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Doctor Who - Genesis of the Daleks

episode 78

UK 1975
produced by
Philip Hinchcliffe for BBC
directed by David Maloney
starring Tom Baker, Elisabeth Sladen, Ian Marter, Michael Wisher, Peter Miles, Dennis Chinnery, Guy Siner, Stephen Yardley, James Garbutt, Harriet Philpin, Roy Skelton (voice), Richard Reeves, Tom Georgeson, Ivor Roberts, John Franklyn-Robbins
written and Daleks created by Terry Nation, script editor: Robert Holmes, music by Dudley Simpson

Doctor Who, Doctor Who (Tom Baker), Doctor Who (classic series), Daleks, Davros, Sarah Jane Smith

review by
Mike Haberfelner

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Doctor Who (Tom Baker) is persuaded by the Timelords (his own people) to prevent his arch-enemies, the Daleks, from ever being created, so he and his companions Sarah (Elisabeth Sladen) and Harry (Ian Marter) are sent to the Dalek's homeplanet Skaro, a planet devastated from a way too long war bwetween the Kaleds (yes, it's an anagram on Daleks) and the Thals, with the Mutos (mutants who became that way by too many atom bombs) caught in the middle - and neither side is holding back, despite ammonition running very low lately, and they don't refrain from biological warfare or even more atom bombs.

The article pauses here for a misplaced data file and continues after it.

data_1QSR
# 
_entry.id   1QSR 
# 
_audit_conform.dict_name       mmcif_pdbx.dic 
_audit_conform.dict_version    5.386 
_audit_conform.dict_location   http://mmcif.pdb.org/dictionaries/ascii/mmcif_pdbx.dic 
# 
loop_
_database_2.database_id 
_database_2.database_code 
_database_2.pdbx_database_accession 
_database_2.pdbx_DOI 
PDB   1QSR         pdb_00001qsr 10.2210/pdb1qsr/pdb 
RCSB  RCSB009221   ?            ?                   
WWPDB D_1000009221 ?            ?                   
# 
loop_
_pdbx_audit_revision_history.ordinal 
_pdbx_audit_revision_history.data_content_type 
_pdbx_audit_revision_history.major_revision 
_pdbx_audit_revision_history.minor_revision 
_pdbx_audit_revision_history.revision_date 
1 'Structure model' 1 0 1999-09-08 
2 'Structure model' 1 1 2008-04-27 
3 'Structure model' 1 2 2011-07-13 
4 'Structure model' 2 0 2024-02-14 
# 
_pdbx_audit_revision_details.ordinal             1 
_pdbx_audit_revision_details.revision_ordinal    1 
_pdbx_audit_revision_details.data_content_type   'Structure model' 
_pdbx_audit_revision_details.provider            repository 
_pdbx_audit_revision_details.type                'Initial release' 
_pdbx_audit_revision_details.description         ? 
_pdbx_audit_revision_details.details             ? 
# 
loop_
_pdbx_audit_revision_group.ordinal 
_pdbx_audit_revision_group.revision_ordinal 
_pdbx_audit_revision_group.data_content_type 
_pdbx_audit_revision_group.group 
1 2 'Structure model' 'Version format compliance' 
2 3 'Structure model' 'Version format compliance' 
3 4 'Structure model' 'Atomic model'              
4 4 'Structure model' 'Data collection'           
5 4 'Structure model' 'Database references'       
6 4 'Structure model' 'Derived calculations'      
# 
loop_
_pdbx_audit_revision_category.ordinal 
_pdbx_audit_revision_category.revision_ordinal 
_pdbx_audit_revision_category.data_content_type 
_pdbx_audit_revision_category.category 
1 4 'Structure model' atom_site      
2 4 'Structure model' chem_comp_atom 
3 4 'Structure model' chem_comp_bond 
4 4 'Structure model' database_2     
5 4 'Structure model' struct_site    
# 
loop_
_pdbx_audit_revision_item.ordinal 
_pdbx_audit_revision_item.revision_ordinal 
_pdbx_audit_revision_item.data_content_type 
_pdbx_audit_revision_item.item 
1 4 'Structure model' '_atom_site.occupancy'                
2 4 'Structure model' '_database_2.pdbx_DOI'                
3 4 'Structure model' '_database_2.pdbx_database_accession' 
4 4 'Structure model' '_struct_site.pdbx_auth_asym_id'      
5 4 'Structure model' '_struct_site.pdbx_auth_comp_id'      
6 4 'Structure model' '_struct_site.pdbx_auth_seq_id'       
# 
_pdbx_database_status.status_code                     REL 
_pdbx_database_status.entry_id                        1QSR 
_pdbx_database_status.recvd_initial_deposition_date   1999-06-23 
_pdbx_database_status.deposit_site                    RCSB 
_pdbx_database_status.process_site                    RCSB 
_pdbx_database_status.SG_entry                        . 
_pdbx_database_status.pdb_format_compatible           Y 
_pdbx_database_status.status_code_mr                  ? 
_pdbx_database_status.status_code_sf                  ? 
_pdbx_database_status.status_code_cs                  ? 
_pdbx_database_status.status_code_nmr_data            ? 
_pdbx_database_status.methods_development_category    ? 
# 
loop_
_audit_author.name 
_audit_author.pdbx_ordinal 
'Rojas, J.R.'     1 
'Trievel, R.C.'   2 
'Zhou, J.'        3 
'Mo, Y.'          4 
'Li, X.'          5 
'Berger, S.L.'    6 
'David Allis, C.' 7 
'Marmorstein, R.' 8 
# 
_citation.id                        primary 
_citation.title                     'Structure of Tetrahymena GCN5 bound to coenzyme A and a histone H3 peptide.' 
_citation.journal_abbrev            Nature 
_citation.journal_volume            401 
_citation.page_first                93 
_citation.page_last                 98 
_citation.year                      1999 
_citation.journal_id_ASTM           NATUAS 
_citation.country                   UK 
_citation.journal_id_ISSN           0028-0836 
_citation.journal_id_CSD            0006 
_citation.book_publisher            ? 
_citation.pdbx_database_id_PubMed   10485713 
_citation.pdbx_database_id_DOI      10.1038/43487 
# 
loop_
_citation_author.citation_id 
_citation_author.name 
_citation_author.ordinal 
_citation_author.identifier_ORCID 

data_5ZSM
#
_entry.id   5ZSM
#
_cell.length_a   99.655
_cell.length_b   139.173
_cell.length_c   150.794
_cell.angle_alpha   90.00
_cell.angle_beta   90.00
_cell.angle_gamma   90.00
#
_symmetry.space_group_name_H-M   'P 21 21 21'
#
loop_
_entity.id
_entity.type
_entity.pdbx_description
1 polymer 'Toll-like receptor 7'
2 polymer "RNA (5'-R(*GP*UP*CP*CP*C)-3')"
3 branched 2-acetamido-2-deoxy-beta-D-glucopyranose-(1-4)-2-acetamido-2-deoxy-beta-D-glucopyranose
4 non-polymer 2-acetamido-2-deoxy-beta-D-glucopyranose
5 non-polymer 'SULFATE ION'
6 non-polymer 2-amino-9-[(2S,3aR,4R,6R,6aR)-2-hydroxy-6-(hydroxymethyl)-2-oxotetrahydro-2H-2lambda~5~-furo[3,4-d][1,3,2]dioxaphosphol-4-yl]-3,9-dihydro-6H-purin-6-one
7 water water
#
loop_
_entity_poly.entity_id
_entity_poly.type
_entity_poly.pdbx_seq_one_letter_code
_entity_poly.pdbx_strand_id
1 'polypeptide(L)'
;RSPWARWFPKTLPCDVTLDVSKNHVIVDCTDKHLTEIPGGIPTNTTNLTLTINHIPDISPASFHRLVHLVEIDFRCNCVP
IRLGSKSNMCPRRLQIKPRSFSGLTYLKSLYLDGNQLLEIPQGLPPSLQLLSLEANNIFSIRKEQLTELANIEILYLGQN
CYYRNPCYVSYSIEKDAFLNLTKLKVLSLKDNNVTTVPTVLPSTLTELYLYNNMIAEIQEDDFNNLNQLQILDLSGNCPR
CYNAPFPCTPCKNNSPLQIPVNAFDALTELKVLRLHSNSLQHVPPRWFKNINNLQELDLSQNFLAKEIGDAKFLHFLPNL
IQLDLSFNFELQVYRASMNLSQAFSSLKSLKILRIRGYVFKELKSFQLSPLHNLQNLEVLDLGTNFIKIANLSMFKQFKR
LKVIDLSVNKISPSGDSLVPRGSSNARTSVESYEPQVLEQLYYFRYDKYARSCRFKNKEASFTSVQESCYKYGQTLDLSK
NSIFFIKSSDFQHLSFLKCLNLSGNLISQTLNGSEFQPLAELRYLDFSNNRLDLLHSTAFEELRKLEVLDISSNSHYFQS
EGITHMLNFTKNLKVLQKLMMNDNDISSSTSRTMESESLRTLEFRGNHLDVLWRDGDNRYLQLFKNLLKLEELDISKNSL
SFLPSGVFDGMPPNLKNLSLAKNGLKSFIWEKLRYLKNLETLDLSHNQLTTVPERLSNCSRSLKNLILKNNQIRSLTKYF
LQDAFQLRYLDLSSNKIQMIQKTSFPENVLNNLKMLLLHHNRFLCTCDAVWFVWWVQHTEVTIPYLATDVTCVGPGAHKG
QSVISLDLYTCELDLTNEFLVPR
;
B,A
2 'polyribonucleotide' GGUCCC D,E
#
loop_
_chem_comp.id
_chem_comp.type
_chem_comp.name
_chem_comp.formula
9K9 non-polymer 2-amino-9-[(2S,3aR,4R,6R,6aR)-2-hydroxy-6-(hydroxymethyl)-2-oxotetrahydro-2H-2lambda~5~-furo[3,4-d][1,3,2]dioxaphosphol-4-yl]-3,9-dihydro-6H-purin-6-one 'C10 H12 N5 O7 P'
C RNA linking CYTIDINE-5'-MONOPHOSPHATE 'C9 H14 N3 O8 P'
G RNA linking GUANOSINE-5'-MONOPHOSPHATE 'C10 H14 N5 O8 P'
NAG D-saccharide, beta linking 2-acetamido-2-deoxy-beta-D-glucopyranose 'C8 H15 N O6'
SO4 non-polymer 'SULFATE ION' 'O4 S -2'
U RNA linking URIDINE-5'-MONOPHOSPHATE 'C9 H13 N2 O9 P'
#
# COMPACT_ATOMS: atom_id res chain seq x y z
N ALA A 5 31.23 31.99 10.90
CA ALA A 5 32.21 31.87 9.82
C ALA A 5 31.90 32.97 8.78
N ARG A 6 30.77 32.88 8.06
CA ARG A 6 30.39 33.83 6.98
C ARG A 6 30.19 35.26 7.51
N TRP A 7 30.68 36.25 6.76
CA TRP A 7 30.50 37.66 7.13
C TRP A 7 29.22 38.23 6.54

As it is, the Doctor and Harry soon become prisonsers of the Kaleds, where the Doctor manages to interest a scientist, Ronson (James Garbutt), for his ideas of peace and his knowledge about the future of the Daleks, while Sarah, along with a Muto called Sevrin (Stephen Yardley) is taken prisoner by the Thals and fored to load their latest, all-destroying missile.

And then there's Davros (Michael Wisher), head-scientist and secret leader of the Kaleds, who has built an army of robots in which the Kaleds who have reached the next stage of their mutation (these special Kaleds are nothing more than a lump of flesh and a brain) can comfortably live, robots that look suspiciously like moving pepperpots ... or in other words, like Daleks. Now building robots for crippled mutations would not be a bad thing in itself (quite the contrary), but in the process, Davros also removes all traces of conscience from the Kaleds/Daleks' brains and builds them into the ultimate warmachines.

Now that has got several of Davros' scientists on the edge, most notably Ronson, who helps the Doctor and Harry escape to warn the Kaleds' council of Davros' obvious madness.

The council gives Davros a fair warning, but Davros acts like innocence itself and agrees to fulfill all the requests of the council - but a short time later, the Doctor and Harry, who have left the Kaled Dome to free Sarah, find Davros with the Thals, giving them plans on how to successfully bombard and destroy the Kaled Dome (which houses most of the Kaled race safe for Davros' science division).

... and soon enough, the Kaled Dome goes boom, despite the Doctor's best efforts to prevent it. But once that's achieved, Davros lets the Daleks loose on the Thals.